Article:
*Lunatic*, n.
One whose delusions are out of fashion.

by DoDo on Mon Dec 8th, 2008 at 03:20:39 AM EST
[ Parent ]
BTW, not all democracies have (had) constitutions -- the EU has founding treaties and rights stemming from them --, and the EU does have a defense force, even if in a prenatal state.

*Lunatic*, n.
One whose delusions are out of fashion.
by DoDo on Mon Dec 8th, 2008 at 03:23:46 AM EST
[ Parent ]
Prenatal is the right word, yes. In August I covered European defence integration on the AR in the post The State of European Defence Integration, and foreign policy in the blog post European Geopolitics.
by nanne (zwaerdenmaecker@gmail.com) on Mon Dec 8th, 2008 at 06:56:43 AM EST
[ Parent ]
The European Union has full statehood, and then it's the question whether you can have a democracy without having a state. But you do have citizenship of the European Union, which comes with a number of privileges. To name a few:

  • Voting and standing as a candidate in communal elections in the country of residence
  • Optional voting and standing as a candidate in European Elections in the country of residence
  • Fall-back use of any Member State's diplomatic and consular services when travelling abroad
  • Freedom of movement within the European Union
  • Anti-discrimination rights (that are interpreted broadly by the European Court of Justice)

The democracy of the EU could also be criticised because the European Parliament doesn't have a right to decide over all areas of legislation. Still, I think that the co-decision procedure covers most of the legislation that we see. Furthermore, the areas where the EP doesn't have more than advisory role require a unanimous decision by the Council.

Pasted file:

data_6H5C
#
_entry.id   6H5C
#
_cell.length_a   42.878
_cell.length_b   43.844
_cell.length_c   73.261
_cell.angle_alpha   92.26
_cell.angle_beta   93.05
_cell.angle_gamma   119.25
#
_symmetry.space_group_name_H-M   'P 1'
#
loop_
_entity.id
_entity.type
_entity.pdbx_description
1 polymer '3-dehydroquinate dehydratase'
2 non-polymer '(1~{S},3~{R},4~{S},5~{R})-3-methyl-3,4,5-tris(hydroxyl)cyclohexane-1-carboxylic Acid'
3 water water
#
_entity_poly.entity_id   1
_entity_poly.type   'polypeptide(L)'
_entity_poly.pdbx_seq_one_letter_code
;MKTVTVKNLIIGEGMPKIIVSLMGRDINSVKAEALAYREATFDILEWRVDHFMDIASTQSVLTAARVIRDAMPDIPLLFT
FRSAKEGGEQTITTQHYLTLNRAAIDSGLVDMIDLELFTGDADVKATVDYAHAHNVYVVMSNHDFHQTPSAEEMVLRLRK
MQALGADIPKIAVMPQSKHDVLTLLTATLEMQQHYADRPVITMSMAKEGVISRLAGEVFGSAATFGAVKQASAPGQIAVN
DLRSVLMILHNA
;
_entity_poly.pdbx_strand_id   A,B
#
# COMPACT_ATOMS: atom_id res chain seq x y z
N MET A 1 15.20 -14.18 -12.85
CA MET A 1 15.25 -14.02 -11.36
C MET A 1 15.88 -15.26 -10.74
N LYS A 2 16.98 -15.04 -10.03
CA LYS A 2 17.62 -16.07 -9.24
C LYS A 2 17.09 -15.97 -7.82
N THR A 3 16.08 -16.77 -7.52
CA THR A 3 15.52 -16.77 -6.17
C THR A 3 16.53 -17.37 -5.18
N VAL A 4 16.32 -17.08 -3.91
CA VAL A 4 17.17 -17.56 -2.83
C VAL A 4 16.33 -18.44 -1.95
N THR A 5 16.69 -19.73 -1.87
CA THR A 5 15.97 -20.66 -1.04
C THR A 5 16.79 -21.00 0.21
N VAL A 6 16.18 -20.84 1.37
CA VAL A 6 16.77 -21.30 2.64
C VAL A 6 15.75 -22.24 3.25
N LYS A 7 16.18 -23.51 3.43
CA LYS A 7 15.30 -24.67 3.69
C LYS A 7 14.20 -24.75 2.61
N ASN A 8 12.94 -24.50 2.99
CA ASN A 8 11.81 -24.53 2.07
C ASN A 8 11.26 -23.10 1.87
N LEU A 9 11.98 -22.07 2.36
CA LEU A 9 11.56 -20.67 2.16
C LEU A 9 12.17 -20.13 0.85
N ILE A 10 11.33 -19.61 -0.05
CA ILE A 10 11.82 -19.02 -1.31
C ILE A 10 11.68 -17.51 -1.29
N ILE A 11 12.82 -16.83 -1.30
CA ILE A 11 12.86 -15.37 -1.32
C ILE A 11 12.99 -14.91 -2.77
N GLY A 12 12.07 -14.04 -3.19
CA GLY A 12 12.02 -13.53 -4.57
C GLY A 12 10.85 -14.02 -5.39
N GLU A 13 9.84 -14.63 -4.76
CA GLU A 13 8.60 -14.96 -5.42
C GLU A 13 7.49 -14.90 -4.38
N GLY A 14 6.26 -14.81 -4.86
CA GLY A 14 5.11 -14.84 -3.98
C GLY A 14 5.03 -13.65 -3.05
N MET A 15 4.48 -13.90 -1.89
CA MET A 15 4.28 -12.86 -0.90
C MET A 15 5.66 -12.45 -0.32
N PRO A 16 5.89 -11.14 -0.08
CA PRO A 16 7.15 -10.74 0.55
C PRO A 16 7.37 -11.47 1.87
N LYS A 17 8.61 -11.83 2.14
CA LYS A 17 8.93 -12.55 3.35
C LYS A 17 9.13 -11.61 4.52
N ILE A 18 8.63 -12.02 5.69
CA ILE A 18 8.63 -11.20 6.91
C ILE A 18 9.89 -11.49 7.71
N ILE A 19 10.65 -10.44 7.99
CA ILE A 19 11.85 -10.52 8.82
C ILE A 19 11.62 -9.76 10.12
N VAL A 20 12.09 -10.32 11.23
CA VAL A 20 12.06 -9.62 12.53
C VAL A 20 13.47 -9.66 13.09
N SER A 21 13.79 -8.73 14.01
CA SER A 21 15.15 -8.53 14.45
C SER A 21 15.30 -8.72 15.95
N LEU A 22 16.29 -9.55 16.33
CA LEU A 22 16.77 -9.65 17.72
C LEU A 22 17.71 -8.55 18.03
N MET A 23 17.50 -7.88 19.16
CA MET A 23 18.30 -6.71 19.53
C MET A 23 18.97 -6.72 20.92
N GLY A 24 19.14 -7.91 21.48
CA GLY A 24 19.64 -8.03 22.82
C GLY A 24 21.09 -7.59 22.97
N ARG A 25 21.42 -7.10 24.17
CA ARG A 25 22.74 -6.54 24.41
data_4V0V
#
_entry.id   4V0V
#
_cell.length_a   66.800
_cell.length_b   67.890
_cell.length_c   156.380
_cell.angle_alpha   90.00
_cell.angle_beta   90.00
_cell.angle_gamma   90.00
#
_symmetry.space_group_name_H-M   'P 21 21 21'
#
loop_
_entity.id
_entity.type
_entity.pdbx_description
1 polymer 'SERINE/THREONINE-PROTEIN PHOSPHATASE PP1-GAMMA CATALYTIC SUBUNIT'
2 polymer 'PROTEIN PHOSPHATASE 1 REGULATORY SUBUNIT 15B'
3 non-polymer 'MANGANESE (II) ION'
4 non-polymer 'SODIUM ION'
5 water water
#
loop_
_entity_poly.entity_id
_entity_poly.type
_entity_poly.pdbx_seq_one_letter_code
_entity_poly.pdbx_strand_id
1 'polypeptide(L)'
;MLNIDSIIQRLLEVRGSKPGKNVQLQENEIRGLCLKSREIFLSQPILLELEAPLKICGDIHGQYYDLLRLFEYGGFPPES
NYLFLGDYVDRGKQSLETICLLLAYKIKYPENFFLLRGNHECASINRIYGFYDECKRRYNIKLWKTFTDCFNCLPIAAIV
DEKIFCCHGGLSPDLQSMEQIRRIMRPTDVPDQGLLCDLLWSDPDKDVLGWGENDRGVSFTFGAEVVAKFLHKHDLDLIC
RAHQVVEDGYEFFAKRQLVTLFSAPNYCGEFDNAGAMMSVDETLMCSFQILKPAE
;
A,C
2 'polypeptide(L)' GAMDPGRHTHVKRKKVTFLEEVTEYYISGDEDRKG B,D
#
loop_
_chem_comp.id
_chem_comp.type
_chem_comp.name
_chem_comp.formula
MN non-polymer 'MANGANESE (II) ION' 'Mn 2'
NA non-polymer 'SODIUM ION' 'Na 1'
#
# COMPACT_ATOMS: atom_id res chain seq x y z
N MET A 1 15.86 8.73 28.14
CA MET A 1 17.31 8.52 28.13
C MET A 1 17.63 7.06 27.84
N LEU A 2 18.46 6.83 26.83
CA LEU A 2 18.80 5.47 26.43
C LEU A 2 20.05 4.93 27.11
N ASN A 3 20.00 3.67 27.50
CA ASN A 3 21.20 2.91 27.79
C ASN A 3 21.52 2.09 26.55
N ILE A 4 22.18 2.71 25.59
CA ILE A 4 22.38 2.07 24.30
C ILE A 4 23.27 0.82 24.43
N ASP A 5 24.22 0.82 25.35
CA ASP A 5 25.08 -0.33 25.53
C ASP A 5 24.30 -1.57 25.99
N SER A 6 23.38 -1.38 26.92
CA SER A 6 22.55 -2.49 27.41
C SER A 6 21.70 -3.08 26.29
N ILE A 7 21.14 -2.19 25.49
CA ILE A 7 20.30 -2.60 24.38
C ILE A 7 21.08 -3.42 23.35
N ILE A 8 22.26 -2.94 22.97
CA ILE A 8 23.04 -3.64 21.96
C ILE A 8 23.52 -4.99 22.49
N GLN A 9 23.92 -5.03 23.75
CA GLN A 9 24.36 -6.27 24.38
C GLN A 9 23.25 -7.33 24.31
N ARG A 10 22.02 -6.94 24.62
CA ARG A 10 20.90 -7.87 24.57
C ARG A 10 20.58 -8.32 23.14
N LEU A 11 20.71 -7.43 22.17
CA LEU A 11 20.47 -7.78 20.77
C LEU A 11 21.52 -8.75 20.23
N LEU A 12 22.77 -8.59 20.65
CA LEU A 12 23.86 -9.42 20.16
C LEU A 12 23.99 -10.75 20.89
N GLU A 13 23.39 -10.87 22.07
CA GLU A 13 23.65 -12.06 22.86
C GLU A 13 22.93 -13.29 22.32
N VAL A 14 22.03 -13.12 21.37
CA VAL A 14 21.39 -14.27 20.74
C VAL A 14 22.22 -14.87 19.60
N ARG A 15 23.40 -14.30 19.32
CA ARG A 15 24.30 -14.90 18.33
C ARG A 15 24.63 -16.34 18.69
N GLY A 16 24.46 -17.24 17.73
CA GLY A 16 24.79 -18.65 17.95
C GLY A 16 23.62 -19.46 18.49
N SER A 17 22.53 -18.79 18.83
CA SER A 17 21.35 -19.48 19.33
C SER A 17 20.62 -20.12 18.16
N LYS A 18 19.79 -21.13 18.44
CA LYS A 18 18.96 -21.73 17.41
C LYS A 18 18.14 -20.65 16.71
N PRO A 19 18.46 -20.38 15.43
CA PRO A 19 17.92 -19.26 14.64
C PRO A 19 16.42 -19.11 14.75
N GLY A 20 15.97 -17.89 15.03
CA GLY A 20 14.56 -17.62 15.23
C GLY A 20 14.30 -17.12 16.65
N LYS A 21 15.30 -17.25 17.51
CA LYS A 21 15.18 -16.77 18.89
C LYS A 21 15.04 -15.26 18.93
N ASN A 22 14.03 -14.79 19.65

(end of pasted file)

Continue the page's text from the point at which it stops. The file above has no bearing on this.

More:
From 2009, the MEPs will also finally be getting the same pay.

by nanne (zwaerdenmaecker@gmail.com) on Mon Dec 8th, 2008 at 06:29:25 AM EST
[ Parent ]
(should be has no full statehood)
by nanne (zwaerdenmaecker@gmail.com) on Mon Dec 8th, 2008 at 06:49:38 PM EST
[ Parent ]
A dynamic community of bloggers, journalists and journalism students, a forum alive with debate and discussion, a creative portal to inspire youth involvement...

Are all bloggers young?  Are all bloggers journalists?  Do journalists only inspire youth?  How old is youth?  (D;

The EJC has received some financial support for the blogging competition from the European Commission.
where the following plug comes in:
Right now, most slots are filled.

This makes it a little too late to recommend any blog, so it sounds like pre-selection.

´a top down effort to form a grassroots movement. This seems conflicted´  ( ;

invitees are briefed on the European blogosphere, European Parliament, elections and on understanding the EU from a journalist's perspective.

How will they create thought/participation if they have to be trained about the EU in January and are only required to post at least once a month?  A minimum of 5 posts (15 per country) during 5 months is a pretty low standard for a blogger, cannot create a following, nor influence voters´ thought.

Who is in ´the international jury´ and what blogs have been selected for each country?  

You may want to correct a two-day event in Brussels´.
a free, three day seminar in Brussels, and the chance to win something.  ...  

Our knowledge has surpassed our wisdom. -Charu Saxena.

by metavision on Mon Dec 8th, 2008 at 03:18:48 PM EST